Statistical analysis highlights the benefits of Mediterranean Diet on emotional well-being

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In a recent study published in Nutrients, a group of researchers investigated the relationship between adherence to the Mediterranean Diet (MD), subjective well-being (SWB), and various socioeconomic factors among adults in Greece and Cyprus. 

Study: Exploring the Relationship between Mediterranean Diet Adherence and Subjective Well-Being among Greek and Cypriot Adults. Image Credit: monticello/Shutterstock.comStudy: Exploring the Relationship between Mediterranean Diet Adherence and Subjective Well-Being among Greek and Cypriot Adults. Image Credit: monticello/Shutterstock.com

Background 

The traditional MD, recognized by the United Nations Educational, Scientific and Cultural Organization (UNESCO), emphasizes plant-based foods and minimal processing. It is linked to reduced mortality and lower rates of chronic diseases such as cardiovascular issues and diabetes.

Recent studies suggest that adherence to the MD enhances SWB, attributing better quality of life to its high antioxidant and nutrient content. However, a shift toward Western dietary patterns is noted in Mediterranean regions like Greece and Cyprus, affecting health outcomes.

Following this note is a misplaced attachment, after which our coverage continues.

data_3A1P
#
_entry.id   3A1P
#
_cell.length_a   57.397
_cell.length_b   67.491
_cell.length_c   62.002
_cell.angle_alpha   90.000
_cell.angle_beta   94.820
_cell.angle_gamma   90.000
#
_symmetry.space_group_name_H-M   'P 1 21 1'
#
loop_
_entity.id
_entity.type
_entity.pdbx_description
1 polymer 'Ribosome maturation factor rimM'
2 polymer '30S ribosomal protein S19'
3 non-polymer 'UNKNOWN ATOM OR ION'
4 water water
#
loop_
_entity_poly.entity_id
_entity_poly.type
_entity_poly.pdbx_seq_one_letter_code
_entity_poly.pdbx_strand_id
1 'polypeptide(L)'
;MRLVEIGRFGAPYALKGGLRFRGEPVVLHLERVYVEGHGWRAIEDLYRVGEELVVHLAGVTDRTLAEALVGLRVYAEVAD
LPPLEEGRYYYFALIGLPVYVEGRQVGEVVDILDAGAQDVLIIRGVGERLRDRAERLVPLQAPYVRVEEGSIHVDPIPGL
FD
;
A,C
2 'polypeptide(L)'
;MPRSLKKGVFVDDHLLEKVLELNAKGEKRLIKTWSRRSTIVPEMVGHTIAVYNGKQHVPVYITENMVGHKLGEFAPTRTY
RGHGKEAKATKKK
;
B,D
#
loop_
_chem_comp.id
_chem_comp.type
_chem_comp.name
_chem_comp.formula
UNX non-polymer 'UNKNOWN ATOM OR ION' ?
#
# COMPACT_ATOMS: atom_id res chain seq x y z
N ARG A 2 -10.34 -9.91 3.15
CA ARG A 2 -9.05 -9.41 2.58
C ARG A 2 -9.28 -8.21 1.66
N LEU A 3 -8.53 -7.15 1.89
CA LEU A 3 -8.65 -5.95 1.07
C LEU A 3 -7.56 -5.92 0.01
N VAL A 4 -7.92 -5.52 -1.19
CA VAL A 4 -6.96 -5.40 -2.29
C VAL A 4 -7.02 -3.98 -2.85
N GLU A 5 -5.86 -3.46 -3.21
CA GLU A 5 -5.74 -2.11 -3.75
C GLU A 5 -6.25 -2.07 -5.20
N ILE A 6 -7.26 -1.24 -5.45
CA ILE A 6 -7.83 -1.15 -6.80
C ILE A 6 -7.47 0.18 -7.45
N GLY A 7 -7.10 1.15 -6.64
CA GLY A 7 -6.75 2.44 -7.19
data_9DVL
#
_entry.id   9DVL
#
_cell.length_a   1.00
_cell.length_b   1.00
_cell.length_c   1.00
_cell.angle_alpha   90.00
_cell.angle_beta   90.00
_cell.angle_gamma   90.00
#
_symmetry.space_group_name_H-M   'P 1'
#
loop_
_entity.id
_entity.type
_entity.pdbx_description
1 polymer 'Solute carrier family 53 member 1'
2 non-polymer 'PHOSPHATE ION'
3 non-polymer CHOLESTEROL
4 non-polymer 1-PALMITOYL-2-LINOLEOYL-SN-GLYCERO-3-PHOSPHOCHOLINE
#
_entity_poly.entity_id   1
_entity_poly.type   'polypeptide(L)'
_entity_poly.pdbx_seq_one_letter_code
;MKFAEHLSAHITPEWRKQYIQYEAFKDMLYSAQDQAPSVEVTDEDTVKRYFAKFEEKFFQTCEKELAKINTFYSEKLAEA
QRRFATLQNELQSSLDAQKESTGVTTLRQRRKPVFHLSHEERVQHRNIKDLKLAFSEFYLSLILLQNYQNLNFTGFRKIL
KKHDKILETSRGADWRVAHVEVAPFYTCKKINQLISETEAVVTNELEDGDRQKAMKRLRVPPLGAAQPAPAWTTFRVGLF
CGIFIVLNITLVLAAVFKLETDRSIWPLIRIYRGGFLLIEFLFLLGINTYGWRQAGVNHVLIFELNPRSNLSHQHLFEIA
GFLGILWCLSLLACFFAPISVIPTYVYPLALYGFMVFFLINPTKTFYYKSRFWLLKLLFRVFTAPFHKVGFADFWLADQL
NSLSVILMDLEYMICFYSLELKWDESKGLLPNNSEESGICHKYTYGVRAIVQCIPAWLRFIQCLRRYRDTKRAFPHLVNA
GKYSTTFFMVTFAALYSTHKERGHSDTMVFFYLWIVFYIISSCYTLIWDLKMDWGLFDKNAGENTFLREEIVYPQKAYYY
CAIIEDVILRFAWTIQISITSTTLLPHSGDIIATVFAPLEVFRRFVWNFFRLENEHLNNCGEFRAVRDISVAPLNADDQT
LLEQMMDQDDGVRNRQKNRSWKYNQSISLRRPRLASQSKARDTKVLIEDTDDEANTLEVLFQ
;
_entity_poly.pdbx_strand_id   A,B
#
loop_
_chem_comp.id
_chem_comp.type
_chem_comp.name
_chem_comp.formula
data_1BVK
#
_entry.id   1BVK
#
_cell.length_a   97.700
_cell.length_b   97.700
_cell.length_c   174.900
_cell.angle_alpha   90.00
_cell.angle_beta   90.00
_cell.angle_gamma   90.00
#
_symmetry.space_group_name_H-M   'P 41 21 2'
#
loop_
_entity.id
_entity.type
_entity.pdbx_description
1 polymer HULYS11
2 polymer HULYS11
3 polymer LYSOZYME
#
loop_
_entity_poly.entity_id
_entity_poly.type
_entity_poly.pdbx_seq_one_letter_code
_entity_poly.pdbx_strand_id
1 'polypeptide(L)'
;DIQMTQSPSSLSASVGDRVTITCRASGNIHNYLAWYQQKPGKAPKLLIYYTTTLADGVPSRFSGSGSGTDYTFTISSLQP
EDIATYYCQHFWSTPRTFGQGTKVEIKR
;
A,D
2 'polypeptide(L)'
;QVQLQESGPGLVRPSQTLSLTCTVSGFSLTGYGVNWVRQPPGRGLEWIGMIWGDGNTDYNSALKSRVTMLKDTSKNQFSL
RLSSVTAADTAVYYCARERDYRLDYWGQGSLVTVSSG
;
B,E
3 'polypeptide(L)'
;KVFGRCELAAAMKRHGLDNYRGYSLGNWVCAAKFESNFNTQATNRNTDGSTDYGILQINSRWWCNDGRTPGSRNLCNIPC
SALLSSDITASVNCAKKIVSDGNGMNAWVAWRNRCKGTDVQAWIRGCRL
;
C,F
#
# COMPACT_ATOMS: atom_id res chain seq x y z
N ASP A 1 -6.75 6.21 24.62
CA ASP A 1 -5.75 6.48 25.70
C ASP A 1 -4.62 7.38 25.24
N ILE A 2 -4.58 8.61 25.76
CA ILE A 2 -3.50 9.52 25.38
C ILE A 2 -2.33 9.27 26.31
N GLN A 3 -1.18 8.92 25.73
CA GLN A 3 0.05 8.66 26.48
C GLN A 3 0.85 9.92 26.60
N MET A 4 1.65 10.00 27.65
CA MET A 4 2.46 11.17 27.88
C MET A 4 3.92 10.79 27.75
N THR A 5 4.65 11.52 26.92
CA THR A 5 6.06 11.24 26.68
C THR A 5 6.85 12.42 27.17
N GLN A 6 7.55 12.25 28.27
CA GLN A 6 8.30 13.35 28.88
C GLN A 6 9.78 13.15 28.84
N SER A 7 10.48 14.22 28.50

Further research is needed to understand better the complex interactions between diet, cultural factors, and SWB, and to address the inconsistencies found in existing studies.

About the study 

The present study employed a cross-sectional design to explore correlations among MD adherence, SWB, and socioeconomic factors in Greece and Cyprus.

Participants completed the questionnaire online, which included the 14-item Mediterranean Diet Adherence Screener (MEDAS) score for assessing diet adherence, and a series of validated questions targeting SWB and emotional states.

These included assessments of life satisfaction, anxiety, and energy levels, utilizing a combination of Likert-type scales and multiple-choice questions.

The Ethics Committee of Research at the Democritus University of Thrace and the Cyprus Bioethics Committee granted the study's ethical approval, ensuring it follows European data protection regulations.

The questionnaire was distributed in Greece following verification of the translation's accuracy in a pilot sample. Recruitment was achieved through mailing lists, social media, and word-of-mouth, with confidentiality and anonymity maintained throughout.

Using a snowball sampling method, data collection took place via Google Forms from April 2019 until the end of 2020, just before the coronavirus disease 2019 (COVID-19) lockdowns.

Statistical analyses were conducted using SPSS, incorporating both parametric and non-parametric tests based on the data's distribution, adhering to a 5% significance level.

Study results 

The study initially collected 965 responses, from which 29 were excluded due to non-compliance with inclusion criteria, resulting in 936 valid responses for analysis.

The data underwent normalization checks via the Shapiro-Wilk test, with results suggesting an unusual distribution for several variables. Consequently, non-parametric tests like the Mann-Whitney U test and Kruskal-Wallis one-way ANOVA were utilized.